Letter: We’ve Delayed these Projects Long Enough
The following letter was written by North Kingstown resident and school committee member Tom Briody and may be read online and in the October 5 newspaper.
I am voting YES on the school and public safety bond referendum on November 7. I have three major reasons why.
First, the Rhode Island Department of Education is pushing communities to build new schools. RIDE does not expect our community to do this on our own; it is offering substantial financial incentives — reimbursements — for cities and towns that invest in new schools. It is also sweetening those incentives if communities act NOW. If plans are conceived and contracts signed and construction begun by June 30, 2024, we can actually be reimbursed more than fifty percent of the cost of construction.
Second, our middle schools are old and tired. I toured both schools when I was first elected to the School Committee last December. Davisville was constructed in 1967. It shows its age. Wickford Middle School was built in 1932. It needs near constant maintenance and repair. This deterioration has happened over many, many years.
If we try to recondition what we have, we won’t be reimbursed by the state. That means we are throwing money at aging schools, knowing that they will eventually have to be replaced, and almost certainly at a higher price than we would pay now.
What’s more, all the schools in North Kingstown need new roofs, including the high school. We must protect what we have. For too many years we have not kept up our buildings. I suspect the same people who oppose the bond today were opposed to bonds in the past. And those same people tend to oppose any effort to spend money to care for what we have. Maintaining our schools takes money and commitment.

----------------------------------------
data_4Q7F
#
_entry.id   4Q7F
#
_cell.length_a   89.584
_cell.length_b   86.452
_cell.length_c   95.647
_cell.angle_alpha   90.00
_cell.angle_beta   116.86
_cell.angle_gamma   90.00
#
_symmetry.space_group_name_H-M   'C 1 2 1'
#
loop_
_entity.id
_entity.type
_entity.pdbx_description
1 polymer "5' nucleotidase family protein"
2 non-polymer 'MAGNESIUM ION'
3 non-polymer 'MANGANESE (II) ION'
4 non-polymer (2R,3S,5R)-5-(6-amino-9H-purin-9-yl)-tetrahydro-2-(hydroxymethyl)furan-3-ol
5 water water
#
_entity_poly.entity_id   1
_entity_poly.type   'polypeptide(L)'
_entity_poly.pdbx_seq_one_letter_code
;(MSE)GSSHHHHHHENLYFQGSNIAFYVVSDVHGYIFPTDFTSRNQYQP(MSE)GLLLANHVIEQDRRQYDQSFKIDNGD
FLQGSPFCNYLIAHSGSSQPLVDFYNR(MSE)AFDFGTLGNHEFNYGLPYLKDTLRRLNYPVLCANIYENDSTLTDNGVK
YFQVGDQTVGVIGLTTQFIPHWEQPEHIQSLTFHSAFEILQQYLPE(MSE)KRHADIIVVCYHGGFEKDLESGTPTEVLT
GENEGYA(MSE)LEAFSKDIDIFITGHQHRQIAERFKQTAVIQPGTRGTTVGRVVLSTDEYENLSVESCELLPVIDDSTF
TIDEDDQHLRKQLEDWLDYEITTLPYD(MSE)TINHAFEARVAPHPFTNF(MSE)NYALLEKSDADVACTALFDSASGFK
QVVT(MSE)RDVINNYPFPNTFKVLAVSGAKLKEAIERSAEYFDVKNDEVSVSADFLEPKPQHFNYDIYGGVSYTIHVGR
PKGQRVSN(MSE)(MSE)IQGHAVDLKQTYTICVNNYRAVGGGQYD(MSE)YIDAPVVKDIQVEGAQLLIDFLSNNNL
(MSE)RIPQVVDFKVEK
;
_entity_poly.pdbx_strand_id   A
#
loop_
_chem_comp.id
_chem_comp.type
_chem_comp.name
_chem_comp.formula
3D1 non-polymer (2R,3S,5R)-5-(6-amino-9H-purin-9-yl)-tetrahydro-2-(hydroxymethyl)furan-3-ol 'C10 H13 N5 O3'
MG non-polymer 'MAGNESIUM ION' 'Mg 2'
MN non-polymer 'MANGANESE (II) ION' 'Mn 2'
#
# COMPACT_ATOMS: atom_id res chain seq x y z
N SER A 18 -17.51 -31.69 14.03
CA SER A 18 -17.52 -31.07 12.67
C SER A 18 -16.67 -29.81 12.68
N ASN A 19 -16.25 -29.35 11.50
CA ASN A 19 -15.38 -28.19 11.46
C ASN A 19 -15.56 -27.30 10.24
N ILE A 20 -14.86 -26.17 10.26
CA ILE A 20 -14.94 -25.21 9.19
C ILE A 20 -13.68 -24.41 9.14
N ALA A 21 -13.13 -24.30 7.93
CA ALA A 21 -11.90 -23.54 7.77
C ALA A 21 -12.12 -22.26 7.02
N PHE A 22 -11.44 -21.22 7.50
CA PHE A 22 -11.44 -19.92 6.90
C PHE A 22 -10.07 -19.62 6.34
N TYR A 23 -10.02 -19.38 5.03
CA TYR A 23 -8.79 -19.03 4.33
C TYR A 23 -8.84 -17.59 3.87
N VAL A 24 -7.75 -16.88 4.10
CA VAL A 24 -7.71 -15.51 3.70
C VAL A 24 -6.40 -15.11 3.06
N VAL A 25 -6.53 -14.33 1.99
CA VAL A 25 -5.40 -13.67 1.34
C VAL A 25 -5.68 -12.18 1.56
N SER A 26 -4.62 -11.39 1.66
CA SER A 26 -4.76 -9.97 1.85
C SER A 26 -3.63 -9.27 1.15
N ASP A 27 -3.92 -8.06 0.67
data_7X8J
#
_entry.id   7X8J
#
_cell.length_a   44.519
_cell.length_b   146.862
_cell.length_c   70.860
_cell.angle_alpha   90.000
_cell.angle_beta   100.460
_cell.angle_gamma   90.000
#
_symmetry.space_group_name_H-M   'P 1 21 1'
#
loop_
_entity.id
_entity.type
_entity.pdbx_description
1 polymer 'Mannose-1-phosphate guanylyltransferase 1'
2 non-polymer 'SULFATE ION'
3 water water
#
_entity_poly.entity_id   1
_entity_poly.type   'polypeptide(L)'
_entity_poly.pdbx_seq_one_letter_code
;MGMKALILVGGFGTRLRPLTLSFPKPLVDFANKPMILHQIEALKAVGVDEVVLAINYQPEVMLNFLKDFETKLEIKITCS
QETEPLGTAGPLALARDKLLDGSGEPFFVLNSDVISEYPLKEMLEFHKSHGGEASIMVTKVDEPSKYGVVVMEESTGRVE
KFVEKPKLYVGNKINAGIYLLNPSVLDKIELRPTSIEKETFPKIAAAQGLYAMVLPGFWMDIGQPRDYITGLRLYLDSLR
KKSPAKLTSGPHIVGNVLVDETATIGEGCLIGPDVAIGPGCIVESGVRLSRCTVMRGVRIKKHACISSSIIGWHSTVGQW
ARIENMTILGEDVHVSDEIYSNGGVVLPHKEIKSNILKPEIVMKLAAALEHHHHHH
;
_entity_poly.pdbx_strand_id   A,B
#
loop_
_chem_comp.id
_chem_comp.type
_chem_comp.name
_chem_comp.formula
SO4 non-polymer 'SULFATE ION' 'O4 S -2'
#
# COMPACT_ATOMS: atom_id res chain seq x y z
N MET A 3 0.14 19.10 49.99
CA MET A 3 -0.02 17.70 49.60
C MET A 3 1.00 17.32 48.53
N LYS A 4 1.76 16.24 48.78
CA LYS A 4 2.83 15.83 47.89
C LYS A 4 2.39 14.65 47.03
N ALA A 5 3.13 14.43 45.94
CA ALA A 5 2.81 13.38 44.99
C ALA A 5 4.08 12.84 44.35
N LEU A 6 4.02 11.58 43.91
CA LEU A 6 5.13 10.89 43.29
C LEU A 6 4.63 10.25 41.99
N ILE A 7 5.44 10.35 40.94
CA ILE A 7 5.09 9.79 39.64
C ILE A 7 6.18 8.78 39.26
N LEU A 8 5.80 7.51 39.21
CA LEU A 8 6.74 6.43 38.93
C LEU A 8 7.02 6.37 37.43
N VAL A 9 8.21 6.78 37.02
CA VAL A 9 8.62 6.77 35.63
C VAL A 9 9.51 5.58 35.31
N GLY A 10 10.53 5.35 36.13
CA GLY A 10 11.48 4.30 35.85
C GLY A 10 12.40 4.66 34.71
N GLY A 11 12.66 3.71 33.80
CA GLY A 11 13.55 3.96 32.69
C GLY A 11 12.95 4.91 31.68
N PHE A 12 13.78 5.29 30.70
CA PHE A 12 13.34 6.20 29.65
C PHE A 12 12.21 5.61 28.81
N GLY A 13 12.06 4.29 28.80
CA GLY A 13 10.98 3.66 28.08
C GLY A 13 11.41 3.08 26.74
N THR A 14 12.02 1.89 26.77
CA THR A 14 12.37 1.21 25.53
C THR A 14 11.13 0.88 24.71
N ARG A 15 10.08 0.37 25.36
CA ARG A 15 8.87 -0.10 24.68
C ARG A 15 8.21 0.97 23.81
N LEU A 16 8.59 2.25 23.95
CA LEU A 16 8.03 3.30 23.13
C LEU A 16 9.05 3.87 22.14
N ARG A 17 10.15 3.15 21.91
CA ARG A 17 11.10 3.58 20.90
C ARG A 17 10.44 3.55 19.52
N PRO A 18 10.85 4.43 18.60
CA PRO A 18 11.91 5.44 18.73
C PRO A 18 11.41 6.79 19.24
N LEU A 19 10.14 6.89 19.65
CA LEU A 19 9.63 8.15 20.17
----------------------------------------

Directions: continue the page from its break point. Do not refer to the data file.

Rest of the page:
Problems with our school infrastructure are not new. I have reviewed a report where RIDE identified deficiencies at Wickford Middle School as far back as 2016. Both the Town Council and School Committee debated these issues in 2019. I am confident that the problems are actually much older. But there has been no new construction here since our high school in 2001. Critics claim the town is “rushing” the school project. That’s just not true. But we should respond to the financial incentives offered for new construction.
We have great architects with an excellent plan for a new, 21st century school. We pride ourselves in North Kingstown on outstanding public education. Newer, modern schools are good for students. Newer, modern schools attract parents seeking to purchase a home. Newer, modern, well-run schools increase property values. A newer, modern middle school is good for North Kingstown’s economy.
Third, don’t overlook the need for a new public safety complex. Parts of the current building are crumbling. Our firefighters do not have room in their garages for modern fire trucks. I visit our current fire and police headquarters several times a month. As a justice of the peace, I have conducted arraignments and bail hearings for individuals arrested by the North Kingstown Police. Their offices are dank, largely windowless and out of date. First responders are not asking for luxury, but they deserve a decent building that permits them to do their jobs effectively.
My children are grown. I am sensitive to concerns about our taxes, and like many people my age, I worry about how long I can continue to live here. But this isn’t about me. It’s about this community. It’s about progress. Many of those who oppose this bond overlook this simple truth.
I also wish we could have two middle schools. But we can’t afford it. And waiting another year (or several years) is just going to cost more money in the future. We are in this situation because we have waited too long. Our town needs to move forward. It’s time to act.
For me, voting YES to the school and public safety bond means voting to improve our community. I hope you agree. And I hope you vote on November 7.
Thomas G. Briody